U.S. Manufacturers Up Their Stakes In Emerging Markets

American companies are widening their investment sites overseas. Ernst & Young reports that 709 foreign manufacturing projects were announced by U.S. corporations last year, an 8% increase over 1991. While Europe dominated the list, with 53% of the projects, and Britain nudged Canada out for first place, the most noteworthy change was accelerated activity in markets newly opened to Western business.

China posted the biggest increases--39 projects, compared with 15 in 1991. Czechoslovakia's tally also rose, from 5 to 15. (The Czech Republic and Slovakia did not split apart until 1993.) Other countries attracting increased investment included Chile, India, Israel, Romania, Malaysia, Singapore, South Africa, and Venezuela. By contrast, announced investment projects in Mexico dropped from 56 to 32, perhaps because of apprehension over the pending vote on the North American Free Trade Agreement.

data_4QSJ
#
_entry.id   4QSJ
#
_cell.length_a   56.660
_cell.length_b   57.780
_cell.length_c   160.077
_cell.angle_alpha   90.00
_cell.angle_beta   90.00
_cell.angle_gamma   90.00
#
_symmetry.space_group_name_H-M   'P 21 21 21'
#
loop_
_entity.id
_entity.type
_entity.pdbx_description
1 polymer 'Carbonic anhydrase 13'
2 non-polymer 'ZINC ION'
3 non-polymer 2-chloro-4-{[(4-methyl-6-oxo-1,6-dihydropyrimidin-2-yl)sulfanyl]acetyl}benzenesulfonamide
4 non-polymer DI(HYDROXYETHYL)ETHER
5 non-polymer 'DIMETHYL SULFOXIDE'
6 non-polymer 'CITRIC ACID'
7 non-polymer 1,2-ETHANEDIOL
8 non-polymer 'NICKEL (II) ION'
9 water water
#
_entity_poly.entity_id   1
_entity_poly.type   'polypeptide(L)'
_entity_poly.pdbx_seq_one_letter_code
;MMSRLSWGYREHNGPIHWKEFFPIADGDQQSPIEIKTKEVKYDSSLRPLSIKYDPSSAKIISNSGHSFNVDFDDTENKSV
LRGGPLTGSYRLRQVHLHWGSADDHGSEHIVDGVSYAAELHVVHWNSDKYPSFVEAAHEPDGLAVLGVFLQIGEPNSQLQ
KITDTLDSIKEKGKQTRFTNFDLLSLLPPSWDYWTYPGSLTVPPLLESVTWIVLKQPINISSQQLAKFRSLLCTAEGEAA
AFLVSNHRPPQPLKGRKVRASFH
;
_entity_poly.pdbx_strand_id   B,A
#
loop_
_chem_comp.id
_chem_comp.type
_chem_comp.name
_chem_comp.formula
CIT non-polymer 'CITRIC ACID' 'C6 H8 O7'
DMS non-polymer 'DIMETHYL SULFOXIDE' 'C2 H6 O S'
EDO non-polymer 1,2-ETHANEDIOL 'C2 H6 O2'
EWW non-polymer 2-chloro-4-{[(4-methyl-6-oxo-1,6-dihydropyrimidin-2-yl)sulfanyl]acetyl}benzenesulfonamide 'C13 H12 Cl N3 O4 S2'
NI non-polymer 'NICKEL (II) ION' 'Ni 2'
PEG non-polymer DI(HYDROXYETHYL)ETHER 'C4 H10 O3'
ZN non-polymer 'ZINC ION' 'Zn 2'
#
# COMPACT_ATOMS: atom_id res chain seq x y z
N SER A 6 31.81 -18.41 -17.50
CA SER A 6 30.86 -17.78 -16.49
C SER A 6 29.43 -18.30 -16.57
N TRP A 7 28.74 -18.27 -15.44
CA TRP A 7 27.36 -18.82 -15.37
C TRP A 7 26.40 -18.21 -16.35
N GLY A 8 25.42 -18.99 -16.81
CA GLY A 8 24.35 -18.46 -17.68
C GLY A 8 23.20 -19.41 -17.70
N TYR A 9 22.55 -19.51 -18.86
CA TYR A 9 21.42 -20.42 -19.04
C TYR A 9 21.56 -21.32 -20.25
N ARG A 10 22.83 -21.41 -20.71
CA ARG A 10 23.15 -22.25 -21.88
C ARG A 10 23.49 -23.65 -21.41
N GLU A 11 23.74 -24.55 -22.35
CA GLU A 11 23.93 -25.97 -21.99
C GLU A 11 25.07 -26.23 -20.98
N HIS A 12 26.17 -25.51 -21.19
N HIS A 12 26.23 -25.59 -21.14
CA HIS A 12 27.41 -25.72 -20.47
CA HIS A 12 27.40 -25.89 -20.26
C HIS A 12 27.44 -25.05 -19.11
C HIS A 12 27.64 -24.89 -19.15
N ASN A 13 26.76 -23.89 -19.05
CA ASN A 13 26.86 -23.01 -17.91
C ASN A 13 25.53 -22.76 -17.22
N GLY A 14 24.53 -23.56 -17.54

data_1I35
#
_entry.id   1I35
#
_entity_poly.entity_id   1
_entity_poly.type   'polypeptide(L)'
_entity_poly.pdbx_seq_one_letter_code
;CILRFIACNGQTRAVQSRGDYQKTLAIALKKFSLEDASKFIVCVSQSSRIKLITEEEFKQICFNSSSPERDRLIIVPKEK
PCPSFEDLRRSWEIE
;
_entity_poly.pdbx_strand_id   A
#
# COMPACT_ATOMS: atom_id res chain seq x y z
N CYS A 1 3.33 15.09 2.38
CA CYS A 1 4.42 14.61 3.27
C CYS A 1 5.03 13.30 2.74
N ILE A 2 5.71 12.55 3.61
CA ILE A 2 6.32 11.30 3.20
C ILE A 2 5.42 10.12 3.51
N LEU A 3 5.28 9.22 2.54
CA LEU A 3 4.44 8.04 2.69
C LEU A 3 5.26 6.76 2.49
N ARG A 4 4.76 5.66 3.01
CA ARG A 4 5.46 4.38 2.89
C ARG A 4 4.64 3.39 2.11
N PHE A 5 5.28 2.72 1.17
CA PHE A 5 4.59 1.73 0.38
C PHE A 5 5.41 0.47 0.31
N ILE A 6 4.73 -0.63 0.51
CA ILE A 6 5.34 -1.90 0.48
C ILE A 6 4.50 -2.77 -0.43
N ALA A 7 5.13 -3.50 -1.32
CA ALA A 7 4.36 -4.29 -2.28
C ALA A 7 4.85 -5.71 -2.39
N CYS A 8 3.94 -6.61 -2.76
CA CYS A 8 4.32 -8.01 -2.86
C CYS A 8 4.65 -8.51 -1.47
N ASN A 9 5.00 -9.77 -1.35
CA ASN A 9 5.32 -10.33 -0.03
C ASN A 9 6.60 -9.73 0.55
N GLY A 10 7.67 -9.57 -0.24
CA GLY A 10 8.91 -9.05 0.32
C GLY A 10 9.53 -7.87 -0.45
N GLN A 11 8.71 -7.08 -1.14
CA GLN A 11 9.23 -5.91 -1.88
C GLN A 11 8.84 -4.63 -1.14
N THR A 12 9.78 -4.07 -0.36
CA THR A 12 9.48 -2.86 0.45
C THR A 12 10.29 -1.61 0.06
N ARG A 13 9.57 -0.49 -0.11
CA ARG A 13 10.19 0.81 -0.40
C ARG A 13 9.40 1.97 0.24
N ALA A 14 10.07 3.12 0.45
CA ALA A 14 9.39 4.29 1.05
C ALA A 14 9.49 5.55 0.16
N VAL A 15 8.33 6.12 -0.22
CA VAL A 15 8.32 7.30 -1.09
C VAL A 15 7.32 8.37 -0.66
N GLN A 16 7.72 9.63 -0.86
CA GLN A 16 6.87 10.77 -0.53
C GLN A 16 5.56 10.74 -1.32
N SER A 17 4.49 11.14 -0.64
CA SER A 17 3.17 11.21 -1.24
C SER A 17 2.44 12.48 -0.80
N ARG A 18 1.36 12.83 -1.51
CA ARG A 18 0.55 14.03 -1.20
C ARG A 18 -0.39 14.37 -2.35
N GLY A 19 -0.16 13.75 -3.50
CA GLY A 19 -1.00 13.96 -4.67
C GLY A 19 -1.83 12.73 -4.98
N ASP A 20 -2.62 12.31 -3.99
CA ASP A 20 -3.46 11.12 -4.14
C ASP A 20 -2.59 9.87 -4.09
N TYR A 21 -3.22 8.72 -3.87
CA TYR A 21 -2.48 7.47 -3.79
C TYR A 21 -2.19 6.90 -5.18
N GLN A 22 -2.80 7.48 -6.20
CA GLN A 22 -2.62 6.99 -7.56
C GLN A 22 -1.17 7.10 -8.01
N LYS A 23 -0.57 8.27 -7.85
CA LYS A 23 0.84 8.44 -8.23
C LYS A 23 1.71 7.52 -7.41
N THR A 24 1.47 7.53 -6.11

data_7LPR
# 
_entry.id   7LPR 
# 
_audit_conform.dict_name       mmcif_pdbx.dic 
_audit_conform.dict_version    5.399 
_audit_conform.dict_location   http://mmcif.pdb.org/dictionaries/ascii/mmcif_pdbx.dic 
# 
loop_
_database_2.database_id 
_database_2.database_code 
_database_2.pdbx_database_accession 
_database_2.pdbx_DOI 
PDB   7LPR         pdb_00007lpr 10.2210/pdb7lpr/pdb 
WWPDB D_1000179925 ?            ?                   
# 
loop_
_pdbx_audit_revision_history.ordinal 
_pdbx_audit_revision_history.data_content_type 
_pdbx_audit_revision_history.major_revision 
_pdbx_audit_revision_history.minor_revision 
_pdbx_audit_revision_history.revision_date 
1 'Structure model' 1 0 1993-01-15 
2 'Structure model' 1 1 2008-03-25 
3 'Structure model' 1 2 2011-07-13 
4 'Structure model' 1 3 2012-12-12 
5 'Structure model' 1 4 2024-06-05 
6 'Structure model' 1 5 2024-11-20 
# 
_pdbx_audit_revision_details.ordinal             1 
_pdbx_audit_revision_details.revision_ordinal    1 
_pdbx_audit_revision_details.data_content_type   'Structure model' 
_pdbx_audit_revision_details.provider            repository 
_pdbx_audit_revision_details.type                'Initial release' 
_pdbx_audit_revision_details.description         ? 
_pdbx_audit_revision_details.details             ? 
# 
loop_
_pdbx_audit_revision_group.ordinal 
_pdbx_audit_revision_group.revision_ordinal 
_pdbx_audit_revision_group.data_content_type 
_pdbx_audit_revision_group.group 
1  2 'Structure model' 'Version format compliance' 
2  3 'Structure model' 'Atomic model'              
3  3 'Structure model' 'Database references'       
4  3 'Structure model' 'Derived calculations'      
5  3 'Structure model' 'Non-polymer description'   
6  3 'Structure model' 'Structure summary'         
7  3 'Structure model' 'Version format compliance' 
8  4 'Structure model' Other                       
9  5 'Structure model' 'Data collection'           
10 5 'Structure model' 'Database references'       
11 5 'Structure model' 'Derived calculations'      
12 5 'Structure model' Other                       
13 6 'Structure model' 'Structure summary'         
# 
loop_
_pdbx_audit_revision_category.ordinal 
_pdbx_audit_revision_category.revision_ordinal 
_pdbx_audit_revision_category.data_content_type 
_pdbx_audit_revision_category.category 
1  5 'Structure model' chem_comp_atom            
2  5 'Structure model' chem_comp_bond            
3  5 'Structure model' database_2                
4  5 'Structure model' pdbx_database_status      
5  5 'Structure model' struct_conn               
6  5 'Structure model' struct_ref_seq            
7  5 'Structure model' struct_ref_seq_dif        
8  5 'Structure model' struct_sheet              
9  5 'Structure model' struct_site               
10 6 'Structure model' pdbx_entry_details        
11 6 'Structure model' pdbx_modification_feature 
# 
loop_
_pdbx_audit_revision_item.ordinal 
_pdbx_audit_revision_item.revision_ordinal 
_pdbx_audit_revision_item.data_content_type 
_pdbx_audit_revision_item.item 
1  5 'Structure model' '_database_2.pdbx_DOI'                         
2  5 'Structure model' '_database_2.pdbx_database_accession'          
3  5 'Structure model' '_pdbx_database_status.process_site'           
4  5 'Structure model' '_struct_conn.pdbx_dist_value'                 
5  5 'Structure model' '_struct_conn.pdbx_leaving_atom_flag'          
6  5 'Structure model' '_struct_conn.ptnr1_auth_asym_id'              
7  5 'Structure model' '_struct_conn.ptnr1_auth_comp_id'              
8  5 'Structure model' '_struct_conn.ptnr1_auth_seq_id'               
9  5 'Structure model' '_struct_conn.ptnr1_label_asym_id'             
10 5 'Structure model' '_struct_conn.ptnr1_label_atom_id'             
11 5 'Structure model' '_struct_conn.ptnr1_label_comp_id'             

In sum, according to Ernst & Young's tally, some 355 U.S. companies initiated or expanded manufacturing operations in 58 foreign countries in 1992. Although acquisitions were the most popular growth option, particularly in Western Europe and Canada, joint ventures predominated in Asia and Eastern Europe, where local partners help bridge economic and cultural differences.